By Rajesh Khunt | January 03, 2019

No, we’re not talking about laundered money. We’re focused on slugs (not bugs), the counterfeit kind of coin sometimes used to fool a coin-operated laundry washer or dryer, a soda machine, even a parking meter.

There’s likely not a college kid in America who hasn’t slipped 7 quarters into the slots of a laundromat washer or dryer and come up one quarter short of starting the cycle. It is cause and pause for thought…thinking slug.

Using slugs is illegal. Any time.

The world's first parking meter, installed in 1935 and called the Park-O-Meter No. 1, is installed on the southeast corner of what was First Street and Robinson Avenue in Oklahoma City. Where there’s innovation there’s trouble, ‘er troublemakers. The first scofflaws plugged meters with metal disks to see if that would fool the machine. It did. The better mousetrap was just short of 30 years in the making. The parking meter slug detector patent was filed in July 1964 using light sensors and electromagnets to detect differences in metals.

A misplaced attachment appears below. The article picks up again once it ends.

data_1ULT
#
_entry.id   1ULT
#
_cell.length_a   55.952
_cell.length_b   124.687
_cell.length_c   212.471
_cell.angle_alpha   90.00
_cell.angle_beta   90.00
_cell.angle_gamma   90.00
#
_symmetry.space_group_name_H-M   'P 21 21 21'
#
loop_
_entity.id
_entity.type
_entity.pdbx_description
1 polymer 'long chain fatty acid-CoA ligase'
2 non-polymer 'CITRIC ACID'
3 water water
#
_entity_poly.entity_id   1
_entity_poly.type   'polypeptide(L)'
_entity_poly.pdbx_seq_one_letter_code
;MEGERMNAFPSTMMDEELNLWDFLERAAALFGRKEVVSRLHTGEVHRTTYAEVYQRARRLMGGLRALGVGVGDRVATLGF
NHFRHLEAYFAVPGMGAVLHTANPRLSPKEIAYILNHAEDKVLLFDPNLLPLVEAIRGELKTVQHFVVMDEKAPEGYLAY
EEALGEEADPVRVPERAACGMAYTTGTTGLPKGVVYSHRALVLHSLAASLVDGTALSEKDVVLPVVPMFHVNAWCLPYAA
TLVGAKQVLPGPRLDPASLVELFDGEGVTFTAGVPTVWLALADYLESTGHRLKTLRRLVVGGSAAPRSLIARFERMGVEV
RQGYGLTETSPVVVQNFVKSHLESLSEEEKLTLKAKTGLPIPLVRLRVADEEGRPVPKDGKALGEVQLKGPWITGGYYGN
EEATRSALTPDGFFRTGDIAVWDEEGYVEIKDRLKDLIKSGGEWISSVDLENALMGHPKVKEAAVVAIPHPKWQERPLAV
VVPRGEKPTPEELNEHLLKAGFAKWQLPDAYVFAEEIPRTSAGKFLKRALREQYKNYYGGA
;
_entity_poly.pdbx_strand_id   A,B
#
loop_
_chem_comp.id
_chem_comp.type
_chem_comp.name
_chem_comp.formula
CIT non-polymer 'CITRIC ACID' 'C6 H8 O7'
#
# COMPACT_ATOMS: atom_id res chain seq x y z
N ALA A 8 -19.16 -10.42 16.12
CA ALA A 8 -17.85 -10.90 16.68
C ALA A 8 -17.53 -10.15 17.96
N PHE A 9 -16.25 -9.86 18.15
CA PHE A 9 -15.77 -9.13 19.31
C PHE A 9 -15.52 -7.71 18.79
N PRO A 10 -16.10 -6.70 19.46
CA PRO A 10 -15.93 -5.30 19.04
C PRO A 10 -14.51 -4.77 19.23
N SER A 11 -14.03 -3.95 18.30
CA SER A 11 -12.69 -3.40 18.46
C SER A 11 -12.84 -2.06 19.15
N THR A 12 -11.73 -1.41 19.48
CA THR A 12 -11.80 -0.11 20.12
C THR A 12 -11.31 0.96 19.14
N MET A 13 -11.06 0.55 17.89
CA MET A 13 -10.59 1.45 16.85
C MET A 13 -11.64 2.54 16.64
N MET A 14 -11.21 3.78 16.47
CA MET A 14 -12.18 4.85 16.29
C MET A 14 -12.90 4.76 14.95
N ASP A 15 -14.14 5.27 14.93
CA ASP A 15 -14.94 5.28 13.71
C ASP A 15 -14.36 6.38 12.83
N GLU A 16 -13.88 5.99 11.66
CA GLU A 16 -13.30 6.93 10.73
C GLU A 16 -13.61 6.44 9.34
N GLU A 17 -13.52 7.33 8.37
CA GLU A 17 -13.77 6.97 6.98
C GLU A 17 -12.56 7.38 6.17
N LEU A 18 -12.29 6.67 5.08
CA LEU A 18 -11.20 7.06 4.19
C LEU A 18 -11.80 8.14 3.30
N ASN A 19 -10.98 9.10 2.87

Slugs are usually made from metals differing from those of real coins like cheaper aluminum, tin and lead. Washers as in hardware was one of the most common slugs used before the 1980s. U.S. coins are made of alloys of copper, nickel and zinc. Canadian coins are made mostly of steel with some copper and nickel and euro coins are made of steel, nickel and brass.

Have you ever been on a trip to, say, Italy, kept an unspent genuine 2 Euro in your cache of cash and accidentally tried to use it in a parking meter or soda machine in lieu of a quarter? It jams. And it makes one wonder: how is it that the meter is that smart.

The Canadian quarter was interchangeable with the U.S. quarter in some vending machines until about 2001. In the 1970s and 1980s, the Canadian and U.S. quarters were not only similar in weight, but close in value. Close enough to warrant forgiveness of any perceived crime.

Older meters, laundry machines, you name it, are more prone to be targeted with slugs by criminals. Newer vending machines accept plastic, a form of payment that’s not without its own vulnerabilities or attempts at fraud.

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